This article appeared online at on Tuesday, December 29, 2015:  

On November 22, 2014, Tamir Rice, a 12-year-old boy, was playing with a toy gun outside the Cudell Recreation Center in Cleveland, Ohio, pointing it at imaginary and real people. A concerned observer called 911, telling the dispatcher that Rice was “probably a juvenile” and that the pistol was “probably fake.”

Those two pieces of information never made it to Officers Timothy Loehmann and Frank Garmback, who instead understood the call to be a “Code 1”: a live-shooter situation involving a “guy pointing a gun at people.” When Garmback’s police cruiser slid to a stop alongside Rice, the officers shouted at him to raise his hands. Instead Rice reached into his pants for the pistol, causing Officer Loehmann to believe his life was in danger and exit the cruiser firing his weapon. One round hit Rice in the stomach, causing his death the following day. The incident was over in less than two seconds.

On Monday, Cuyahoga County (Ohio) Prosecutor Tim McGinty announced that, following a grand jury investigation of the matter that began in October, it declined to indict either officer: “Given this perfect storm of human error, mistakes and miscommunications by all involved that day, the evidence did not indicate criminal conduct by police … [Office Loehmann had a] mistaken yet reasonable belief that he was about to be shot.” Protesters immediately took to the streets (above).

The grand jury looked repeatedly not only at the complete of the incident, now posted on YouTube, but the enhanced version which showed clearly that Rice, for whatever reason, pulled the pistol from his pants. It was an Airsoft pellet pistol which to the officers appeared to be a Colt Model 1911. The neon plug at the end of the barrel had been removed.

The officers also judged Rice to be a young man in his twenties, standing 5’7” and weighing, according to the autopsy report, 195 pounds. McGinty said, given what they knew at the time, “There was no way the officers could know” the real situation.

When he learned of the grand jury’s decision not to indict, Jawanza Colvin of the Olivet Institutional Baptist Church asked: “Why was this young man not given ample opportunity to comply with [the] officers’ commands?” McGinty replied that the Supreme Court has ruled that decisions in deadly-force cases must be judged “by what he or she knew at the moment, not what we learned later,” adding that split-second decisions cannot later be second-guessed. Said McGinty: “Based on these rules, the actions of Officer Loehmann and Officer Garmback were not criminal.”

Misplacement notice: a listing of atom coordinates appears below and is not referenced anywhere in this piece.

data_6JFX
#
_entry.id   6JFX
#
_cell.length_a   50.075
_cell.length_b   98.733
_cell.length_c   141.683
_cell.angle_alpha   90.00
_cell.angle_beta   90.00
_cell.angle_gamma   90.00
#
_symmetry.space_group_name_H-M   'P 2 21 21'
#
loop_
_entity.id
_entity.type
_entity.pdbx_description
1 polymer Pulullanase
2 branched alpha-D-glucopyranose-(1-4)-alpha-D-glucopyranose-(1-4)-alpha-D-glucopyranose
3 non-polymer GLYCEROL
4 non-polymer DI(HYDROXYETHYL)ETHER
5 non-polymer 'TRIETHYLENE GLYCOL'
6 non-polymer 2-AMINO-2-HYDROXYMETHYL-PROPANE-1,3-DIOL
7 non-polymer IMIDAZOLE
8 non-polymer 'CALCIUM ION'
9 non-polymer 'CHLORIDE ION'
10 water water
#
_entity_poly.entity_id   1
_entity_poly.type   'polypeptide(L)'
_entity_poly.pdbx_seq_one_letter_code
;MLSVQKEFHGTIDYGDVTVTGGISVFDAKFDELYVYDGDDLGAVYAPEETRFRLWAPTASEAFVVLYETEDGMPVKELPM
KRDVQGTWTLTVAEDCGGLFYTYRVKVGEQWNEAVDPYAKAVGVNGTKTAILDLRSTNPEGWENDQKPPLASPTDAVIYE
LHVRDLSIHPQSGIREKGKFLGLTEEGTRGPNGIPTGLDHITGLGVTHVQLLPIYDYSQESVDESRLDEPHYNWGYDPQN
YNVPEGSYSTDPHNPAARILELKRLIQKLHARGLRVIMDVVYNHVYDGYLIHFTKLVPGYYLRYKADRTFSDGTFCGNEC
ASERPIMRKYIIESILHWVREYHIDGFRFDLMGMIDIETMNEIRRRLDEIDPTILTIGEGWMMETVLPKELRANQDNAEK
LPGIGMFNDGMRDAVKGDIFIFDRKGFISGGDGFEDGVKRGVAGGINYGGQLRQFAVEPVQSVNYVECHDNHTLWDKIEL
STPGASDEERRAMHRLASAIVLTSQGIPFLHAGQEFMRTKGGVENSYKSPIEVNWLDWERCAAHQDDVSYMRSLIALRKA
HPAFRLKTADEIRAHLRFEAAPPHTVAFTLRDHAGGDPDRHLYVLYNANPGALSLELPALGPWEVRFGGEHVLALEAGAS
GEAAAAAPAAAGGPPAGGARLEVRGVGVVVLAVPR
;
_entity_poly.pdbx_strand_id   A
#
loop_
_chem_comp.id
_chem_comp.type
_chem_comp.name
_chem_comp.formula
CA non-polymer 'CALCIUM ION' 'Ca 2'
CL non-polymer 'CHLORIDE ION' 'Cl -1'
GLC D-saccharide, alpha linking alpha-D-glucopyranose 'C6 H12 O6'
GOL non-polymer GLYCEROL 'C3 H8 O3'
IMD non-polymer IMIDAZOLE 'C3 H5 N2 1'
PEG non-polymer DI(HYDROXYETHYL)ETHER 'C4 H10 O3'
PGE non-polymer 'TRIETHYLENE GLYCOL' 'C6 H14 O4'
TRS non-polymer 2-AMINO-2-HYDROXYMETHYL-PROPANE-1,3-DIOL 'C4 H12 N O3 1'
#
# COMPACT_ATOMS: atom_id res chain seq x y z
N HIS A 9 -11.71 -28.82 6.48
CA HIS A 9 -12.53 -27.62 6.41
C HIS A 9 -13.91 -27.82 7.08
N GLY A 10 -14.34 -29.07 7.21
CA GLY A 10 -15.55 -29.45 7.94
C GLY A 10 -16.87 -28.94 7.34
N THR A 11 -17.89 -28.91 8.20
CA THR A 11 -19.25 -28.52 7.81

During the investigation by the grand jury, Loehmann testified: “With [Rice’s] hands pulling the gun out and his elbow coming up, I knew it was a gun and it was coming out. I saw the weapon in his hands coming out of his waistband and the threat to my partner and myself was real and active.”

McGinty brought in two outside experts to testify during the grand jury’s investigation, a retired agent and a Colorado prosecutor, both of whom concluded that, after looking at all the evidence (the 224-page report of the investigation included interviews with at least 27 people including teachers, friends, and the 911 caller), that the shooting of Tamir Rice by Officer Loehmann was reasonable given the circumstances.

It’s not over for either officer, however. There is an ongoing federal investigation into the matter, along with an internal investigation by the police department. In addition, Rice’s family has just filed a civil rights lawsuit claiming that McGinty’s efforts to inform the jury were slanted in favor of the officers involved. Said the family’s attorneys:

It has been clear for months now that … McGinty was abusing and manipulating the grand jury process to orchestrate a vote against indictment…. Even though shows the police shooting Tamir in less than one second, Prosecutor McGinty hired so-called expert witnesses to try to exonerate the officers and tell the grand jury [that] their conduct was reasonable and justified. It is unheard of, and highly improper, for a prosecutor to hire “experts” to try to exonerate the targets of a grand jury investigation.

McGinty said that he did recommend that no charges be filed against the officers, but the jury “heard all of the evidence and the applicable law” and “they made the final decision.”

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